I met Craig McDonald after reading his terrific first novel, Head Games, which was nominated for Best First Novel Edgar Award (as well as the Anthony, Gumshoe and Crimespree Magazine awards). The first in his series, Head Games introduced us to McDonald’s recurring hero, pulp novelist and Hemingway pal Hector Lassiter, a true adventurer who cuts a swath across the mid twentieth century.
Since then, he has published two magnificent follow-ups, Toros and Torsos and Print the Legend. Just a few weeks ago, his latest, One True Sentence (the title, a nod to Papa), which brings us into the glimmering, orgastic world of 1920s Paris, hit bookstores.
Craig has also published two definitive collections of interviews with crime authors, Art in the Blood and Rogue Males. In fact, I’d read Craig long before I knew him, having come upon his remarkable interview with the notoriously tricky subject, Mr. James Ellroy. We’ve met many times since (and Craig interviewed me for Mystery News, a rare treat for me). I must say that no one is doing what Craig is doing, or doing it so well—his novels are sprawling tales that masterfully combine the “high” and “low” markers of mid-century America—from pulp novels to high modernism, from surrealism to film noir—showing how they are always-already inextricably linked.
We are so lucky to have a post from Craig today…but first he indulges us in our questionnaire (and we are delighted to have Rip Torn made a repeat performance, a la The Songwriter).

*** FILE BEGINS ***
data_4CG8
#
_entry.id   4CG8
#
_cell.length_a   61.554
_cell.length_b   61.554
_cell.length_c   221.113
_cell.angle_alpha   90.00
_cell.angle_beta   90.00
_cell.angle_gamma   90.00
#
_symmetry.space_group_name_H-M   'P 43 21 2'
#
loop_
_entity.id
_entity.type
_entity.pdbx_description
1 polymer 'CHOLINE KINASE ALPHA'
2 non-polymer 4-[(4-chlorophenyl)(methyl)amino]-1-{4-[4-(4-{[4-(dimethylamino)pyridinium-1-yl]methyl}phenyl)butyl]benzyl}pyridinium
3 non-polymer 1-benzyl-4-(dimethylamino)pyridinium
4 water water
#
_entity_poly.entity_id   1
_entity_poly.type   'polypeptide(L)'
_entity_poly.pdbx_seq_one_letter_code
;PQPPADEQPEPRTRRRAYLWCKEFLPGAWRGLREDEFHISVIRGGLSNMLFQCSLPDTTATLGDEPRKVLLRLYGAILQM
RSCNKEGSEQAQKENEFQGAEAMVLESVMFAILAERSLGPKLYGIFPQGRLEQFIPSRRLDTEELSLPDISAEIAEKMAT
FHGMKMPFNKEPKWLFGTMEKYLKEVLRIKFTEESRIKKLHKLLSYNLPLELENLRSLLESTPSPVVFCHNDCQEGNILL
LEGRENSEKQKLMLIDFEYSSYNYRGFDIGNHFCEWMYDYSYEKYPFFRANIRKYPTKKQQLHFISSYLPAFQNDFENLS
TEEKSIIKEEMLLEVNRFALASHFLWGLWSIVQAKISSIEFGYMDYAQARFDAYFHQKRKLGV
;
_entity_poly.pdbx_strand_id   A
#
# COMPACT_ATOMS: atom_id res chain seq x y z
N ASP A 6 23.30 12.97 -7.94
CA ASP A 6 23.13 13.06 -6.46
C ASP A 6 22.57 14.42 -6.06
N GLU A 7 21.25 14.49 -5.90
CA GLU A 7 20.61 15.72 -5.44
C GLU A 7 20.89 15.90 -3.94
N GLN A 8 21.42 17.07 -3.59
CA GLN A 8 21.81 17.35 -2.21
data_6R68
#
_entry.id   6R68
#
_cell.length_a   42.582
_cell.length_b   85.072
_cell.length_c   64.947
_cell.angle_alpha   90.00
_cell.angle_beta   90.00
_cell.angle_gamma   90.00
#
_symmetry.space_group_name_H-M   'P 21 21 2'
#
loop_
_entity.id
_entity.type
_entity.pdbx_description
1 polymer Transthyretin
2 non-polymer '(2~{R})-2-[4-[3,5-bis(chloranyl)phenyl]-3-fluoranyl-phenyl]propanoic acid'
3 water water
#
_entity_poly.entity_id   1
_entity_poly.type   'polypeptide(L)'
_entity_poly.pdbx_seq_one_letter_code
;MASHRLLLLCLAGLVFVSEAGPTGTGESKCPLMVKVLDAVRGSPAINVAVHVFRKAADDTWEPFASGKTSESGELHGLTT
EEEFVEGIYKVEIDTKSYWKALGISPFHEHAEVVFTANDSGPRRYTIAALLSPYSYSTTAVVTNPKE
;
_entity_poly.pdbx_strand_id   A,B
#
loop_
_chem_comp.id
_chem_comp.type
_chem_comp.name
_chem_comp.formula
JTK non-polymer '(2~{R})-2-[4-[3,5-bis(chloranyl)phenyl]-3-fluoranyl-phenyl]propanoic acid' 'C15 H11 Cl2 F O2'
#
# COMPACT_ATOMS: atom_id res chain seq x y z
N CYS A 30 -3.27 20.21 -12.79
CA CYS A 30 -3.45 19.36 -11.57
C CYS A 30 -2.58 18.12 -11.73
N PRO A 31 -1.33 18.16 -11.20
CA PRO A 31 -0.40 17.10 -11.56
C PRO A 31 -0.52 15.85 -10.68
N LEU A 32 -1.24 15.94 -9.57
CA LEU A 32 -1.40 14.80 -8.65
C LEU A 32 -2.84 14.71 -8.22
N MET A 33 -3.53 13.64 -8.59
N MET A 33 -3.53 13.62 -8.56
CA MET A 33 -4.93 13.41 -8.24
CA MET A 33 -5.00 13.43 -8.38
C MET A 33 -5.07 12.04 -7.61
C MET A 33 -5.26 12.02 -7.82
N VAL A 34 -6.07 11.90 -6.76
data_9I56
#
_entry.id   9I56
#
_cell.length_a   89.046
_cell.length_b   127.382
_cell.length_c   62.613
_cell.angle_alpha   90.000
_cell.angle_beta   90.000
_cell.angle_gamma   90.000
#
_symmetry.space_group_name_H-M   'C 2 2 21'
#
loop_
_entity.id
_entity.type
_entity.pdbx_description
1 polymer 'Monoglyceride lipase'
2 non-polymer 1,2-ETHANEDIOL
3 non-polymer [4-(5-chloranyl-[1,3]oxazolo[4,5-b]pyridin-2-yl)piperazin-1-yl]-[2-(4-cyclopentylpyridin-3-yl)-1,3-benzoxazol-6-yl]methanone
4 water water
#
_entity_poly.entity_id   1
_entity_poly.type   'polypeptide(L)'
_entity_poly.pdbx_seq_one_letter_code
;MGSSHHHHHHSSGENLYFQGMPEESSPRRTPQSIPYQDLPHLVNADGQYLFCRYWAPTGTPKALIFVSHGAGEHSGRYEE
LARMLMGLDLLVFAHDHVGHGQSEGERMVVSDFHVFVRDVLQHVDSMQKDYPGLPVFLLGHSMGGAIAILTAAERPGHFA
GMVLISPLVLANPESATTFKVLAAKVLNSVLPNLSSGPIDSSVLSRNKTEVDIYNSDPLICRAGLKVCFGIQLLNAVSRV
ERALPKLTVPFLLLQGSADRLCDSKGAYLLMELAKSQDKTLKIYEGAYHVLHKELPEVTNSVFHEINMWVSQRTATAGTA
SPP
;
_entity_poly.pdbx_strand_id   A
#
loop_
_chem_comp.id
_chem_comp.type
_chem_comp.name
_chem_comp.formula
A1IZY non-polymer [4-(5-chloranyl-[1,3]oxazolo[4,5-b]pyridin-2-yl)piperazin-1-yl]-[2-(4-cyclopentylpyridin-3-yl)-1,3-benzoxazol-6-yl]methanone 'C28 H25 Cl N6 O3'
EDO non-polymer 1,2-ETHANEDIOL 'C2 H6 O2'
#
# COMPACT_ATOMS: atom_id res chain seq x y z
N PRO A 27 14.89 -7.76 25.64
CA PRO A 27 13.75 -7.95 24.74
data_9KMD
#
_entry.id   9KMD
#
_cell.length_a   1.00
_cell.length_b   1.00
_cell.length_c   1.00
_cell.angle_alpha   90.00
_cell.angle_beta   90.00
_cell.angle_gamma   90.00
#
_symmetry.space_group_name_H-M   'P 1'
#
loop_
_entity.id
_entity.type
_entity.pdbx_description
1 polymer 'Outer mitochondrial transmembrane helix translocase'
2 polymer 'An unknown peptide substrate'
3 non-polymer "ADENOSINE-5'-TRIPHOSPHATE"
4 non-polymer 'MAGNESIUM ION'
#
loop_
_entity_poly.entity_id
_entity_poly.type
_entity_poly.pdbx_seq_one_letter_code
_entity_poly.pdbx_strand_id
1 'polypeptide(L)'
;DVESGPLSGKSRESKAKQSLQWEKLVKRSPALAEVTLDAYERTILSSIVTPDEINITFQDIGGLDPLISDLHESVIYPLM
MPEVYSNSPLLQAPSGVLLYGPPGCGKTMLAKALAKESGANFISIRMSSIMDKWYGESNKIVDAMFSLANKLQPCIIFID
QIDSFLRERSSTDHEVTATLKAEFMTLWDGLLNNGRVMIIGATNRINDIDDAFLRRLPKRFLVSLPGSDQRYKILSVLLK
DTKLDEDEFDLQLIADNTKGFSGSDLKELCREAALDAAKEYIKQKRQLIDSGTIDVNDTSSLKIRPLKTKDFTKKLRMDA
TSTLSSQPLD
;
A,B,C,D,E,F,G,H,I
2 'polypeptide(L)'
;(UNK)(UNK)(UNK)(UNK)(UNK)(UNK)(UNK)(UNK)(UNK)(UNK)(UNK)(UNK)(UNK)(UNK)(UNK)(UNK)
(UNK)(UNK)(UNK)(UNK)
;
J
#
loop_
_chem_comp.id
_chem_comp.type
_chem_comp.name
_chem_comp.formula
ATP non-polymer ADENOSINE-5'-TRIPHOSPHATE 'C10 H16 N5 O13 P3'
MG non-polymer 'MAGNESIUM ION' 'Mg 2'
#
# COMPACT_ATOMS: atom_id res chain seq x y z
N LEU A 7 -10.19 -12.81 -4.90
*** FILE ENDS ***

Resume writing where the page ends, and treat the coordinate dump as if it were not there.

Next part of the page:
1. what is your greatest fear?
2. what is your favorite way of spending time?
3. what is your most treasured possession?
An early hardcover of the ltd. edition sent me of Head Games by Ben LeRoy and Alison Janssen. It was the first piece of my own published long-form fiction I got to hold.
4. when and where were you happiest?
To date, Scotland, October, 1996. We married there, then spent days tooling around the Highlands.
5. what is your greatest indulgence?
A first edition of Hemingway’s For Whom The Bell Tolls.
6. where would you like to live?
To my own surprise, I’m thinking more and more about Florida. I’m actually getting tired of Midwest seasons.
7. what is the quality you are most drawn to in a person?
8. how would you like to die?
I’m honestly hoping for some escape clause. I can’t fathom a world without me in it. That’s not ego, but simple personal experience talking.
9. what is your secret superstition?
The number 13, and not necessarily tied to Fridays. I’ve sustained bitter losses on the 13th of various months.
10. what was the best dream and worst nightmare you ever had?
I had a dream in which my maternal grandfather, who set my reading tastes and fiction writing interests, said he loved my first-published novel that was dedicated to him. He died on Nov. 13, 1980. The book appeared fall of 2007. Worst nightmare? I had a too-vivid imagining of something terrible happening to one of my children. That actually fueled a plot point in Head Games.
11. what song do you most hear in your head?
That’s a heavy rotation, and usually tied to something I’m writing. But most stubbornly? Jim Croce’s “I Got A Name.”
12. what do you read/watch/listen to when you are feeling badly?
Read: I’ll usually crack open Eye of a Cricket, by James Sallis.
Watch: Alan Rudolph’s Songwriter. That film never fails to make me smile.
Listen: Something singer/songwriter-driven. Probably Tom Russell, or maybe Kris Kristofferson. Right now, I’m on Glen Campbell/“Galveston” kick. Who can explain these things?
13. what do you consider to be the greatest elixir/restorative?
A new view, a notebook and a pen…good music.
14. what’s something you never told anyone?
That’s the stuff that ends up in the books, and I’m not prepared to run a highlighter over it.